LA remodeling involves structural and functional changes, and those changes in LA already coexist before the development and persistence of AF23. Early detection of these changes in individuals is helpful for optimal management of AF in clinical practice. LA dilation reflected by LA structural remodeling is a well-known risk for AF development and stroke24,25. As expected, our study showed LA volumes were significantly higher in the PAF group than in the control group. Nonetheless, in our cohort, the percentage of LA dilation in PAF was relatively low (26%) and mean LAVmax (43.6 ± 17.6 mL/m2) was within the normal range (26–52 mL/m2)26. Given the complex atrial geometry and thin atrial wall thickness, cardiovascular imaging for noninvasive assessment of LA function is challenging. With the remarkable developments in CMR imaging (excellent spatial resolution to identify heterogeneous atrial wall thickness), complex LA function can now be accurately assessed12. LA function has been divided into three components:21 reservoir function when the atria store blood in systole, as a conduit when blood flows passively into the LV in early diastole, and as a booster pump when the atria contract in late diastole. In our study, total and passive LAEF (corresponding to reservoir and conduit functions) were decreased in the PAF group as compared to the control group, in line with a previous report23. However, our study demonstrated that active LAEF (corresponding to booster pump function) did not differ significantly between the PAF and control groups. Whether active LAEF is reduced23 or not27 in PAF patients has remained controversial. In an animal experiment, AF itself induced booster pump dysfunction by causing a tachycardia-induced atrial cardiomyopathy28. Shin et al. demonstrated that active LAEF was significantly reduced in patients with frequent episodes of AF than in others29. Alternatively, even in patients with PAF, booster pump function tends to be unaffected when the basic cardiac rhythm is almost sinus rhythm. A potential explanation for similar active LAEF between the PAF and control groups in our study was that the frequency of PAF episodes had been low and the duration of PAF had been short, since we selected PAF patients presenting with sinus rhythm at both outpatient clinic and CMR examinations. LA remodeling in the PAF group might thus be mild and booster pump function assessed by LAEF was preserved in the present study.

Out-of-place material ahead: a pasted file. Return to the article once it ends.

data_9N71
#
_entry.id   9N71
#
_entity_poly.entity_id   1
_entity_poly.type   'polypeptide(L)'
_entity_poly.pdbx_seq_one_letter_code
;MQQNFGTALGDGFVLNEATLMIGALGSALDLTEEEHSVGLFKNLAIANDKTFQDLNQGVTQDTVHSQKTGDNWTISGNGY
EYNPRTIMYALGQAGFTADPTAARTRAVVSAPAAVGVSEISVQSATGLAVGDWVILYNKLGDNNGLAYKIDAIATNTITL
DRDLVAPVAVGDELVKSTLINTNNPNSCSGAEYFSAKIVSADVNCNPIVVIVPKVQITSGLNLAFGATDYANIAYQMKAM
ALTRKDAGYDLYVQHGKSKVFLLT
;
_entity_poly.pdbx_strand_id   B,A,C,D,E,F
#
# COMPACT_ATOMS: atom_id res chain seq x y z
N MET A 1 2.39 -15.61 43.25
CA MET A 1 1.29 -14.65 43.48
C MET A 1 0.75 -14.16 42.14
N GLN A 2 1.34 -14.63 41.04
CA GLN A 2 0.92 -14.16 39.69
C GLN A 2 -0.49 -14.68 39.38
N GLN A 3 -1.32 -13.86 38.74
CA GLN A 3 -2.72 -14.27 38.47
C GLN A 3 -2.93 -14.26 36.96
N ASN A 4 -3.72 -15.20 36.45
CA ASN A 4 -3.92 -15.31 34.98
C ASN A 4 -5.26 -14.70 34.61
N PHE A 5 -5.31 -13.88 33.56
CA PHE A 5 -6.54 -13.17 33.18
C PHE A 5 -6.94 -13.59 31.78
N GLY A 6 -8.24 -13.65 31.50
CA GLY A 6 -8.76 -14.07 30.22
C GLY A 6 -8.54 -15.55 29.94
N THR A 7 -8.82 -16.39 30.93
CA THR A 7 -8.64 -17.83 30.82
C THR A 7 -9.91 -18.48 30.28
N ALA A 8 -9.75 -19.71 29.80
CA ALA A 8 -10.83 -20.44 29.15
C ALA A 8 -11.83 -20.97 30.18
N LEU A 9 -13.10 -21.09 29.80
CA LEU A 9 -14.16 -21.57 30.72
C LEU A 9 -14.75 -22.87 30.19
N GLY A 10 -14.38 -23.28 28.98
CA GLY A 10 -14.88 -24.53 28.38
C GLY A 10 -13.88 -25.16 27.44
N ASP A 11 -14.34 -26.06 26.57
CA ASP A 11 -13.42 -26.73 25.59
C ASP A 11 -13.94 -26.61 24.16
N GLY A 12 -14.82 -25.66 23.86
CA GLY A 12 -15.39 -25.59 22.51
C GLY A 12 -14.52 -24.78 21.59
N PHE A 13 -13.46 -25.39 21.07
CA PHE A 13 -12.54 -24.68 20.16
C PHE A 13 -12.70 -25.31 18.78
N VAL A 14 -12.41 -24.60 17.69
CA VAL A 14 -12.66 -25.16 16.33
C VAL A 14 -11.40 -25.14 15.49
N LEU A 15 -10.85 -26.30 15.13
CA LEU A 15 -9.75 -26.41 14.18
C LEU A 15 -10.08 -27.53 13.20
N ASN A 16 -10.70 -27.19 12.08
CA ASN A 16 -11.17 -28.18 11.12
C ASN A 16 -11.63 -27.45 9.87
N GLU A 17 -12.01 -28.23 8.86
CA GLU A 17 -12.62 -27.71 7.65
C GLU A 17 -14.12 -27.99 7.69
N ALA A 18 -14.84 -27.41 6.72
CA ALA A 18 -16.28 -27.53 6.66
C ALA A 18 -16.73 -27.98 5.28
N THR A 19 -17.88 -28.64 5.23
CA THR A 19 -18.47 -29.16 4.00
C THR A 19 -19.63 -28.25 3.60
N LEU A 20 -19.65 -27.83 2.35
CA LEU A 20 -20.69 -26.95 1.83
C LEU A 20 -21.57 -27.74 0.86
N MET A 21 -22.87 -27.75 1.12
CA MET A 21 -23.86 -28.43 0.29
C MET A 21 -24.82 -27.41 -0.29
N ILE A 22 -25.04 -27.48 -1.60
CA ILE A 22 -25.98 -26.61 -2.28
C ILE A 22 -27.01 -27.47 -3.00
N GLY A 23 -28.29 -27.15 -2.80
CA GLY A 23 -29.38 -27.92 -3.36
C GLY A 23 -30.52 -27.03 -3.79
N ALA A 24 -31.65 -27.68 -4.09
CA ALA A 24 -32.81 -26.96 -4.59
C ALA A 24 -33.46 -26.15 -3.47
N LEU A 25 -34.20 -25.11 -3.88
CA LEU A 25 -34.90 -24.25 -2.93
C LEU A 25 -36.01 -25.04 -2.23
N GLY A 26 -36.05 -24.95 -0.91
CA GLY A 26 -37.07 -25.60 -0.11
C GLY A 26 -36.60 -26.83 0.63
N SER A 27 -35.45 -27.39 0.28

Myocardial strain is more sensitive imaging marker to detect early changes of cardiac function than EF, as is the case with incipient disease such as PAF30. Habibi et al. conducted an observational study to examine the association between the LA function using CMR-FT LA strain (total LA strain and 3 phasic LA strain rate,) and 3-dimensional LA LGE (LA fibrosis) in heterogeneous AF patients (both PAF and persistent AF)31. In that study, the LA functional parameters and LA LGE were compared between paroxysmal and persistent AF or mixed AF (both paroxysmal and persistent) patients and healthy volunteers. They concluded that an increased LA LGE was associated with a decreased LA phasic function, and the assessment of the LA function by the CMR-FT LA strain may add important information about the physiological importance of LA fibrosis. On the other hand, our study evaluated all 3 phasic LA strain and LA strain rates (total, active, and passive) in PAF patients and directly compared PAF patients with control subjects to explore the early changes in the LA remodeling, which was undetectable by the conventional LA phasic function. Our study revealed that CMR-FT LA strain could identify subtle LA booster pump dysfunction undetectable by conventional active LAEF. Our study found no correlation between the LA strain/strain rate and heart rate, as a conflicting result to a previous study reported by Goldberg et al. in which a curvilinear increase in the LA strain with a longer RR interval (r = 0.45, P < 0.0001) was found32. In our cohort, 90 out of 106 PAF patients (84%) took antiarrhythmic drugs with negative inotropic effects and more than half of them (56%) were prescribed beta-blockers. Sardana et al. reported that beta-blocker use was significantly associated with an impaired LA strain33. The potential explanation for no correlation between the LA strain and heart rate is that the high proportion of beta-blocker use with a wide range of doses might have cancelled the increase in the strain with a lowering of the heart rate. Consequently, the high proportion of negative inotropic medicine (mainly betablockers) use with various types and doses may have resulted in a loss of the entire correlation between the LA strain and heart rate in this study. Additionally, the correlation between the LA strain and heart rate was established in normal conditions in the previous studies32,34. The difference in the LA between normal and PAF patients (LA functional and anatomical remodeling) may lead to conflicting results. Another informative finding of our study was that the CHA2DS2-VASc score correlated negatively with the passive LA strain (r = − 0.27, P = 0.005) but did not correlate with the total (r = − 0.18, P = 0.07) and active LA strain (r = − 0.08, P = 0.41). Those findings added to the previous results by Ahmed et al. that the total LA strain did not correlate with the CHA2DS2-VASc score35. Patients with a high CHA2DS2-VASc score are likely to have advanced systemic atherosclerosis and advanced systemic atherosclerosis tends to cause a higher LV end-diastolic pressure. The higher LV end-diastolic pressure may preferentially affect the conduit function.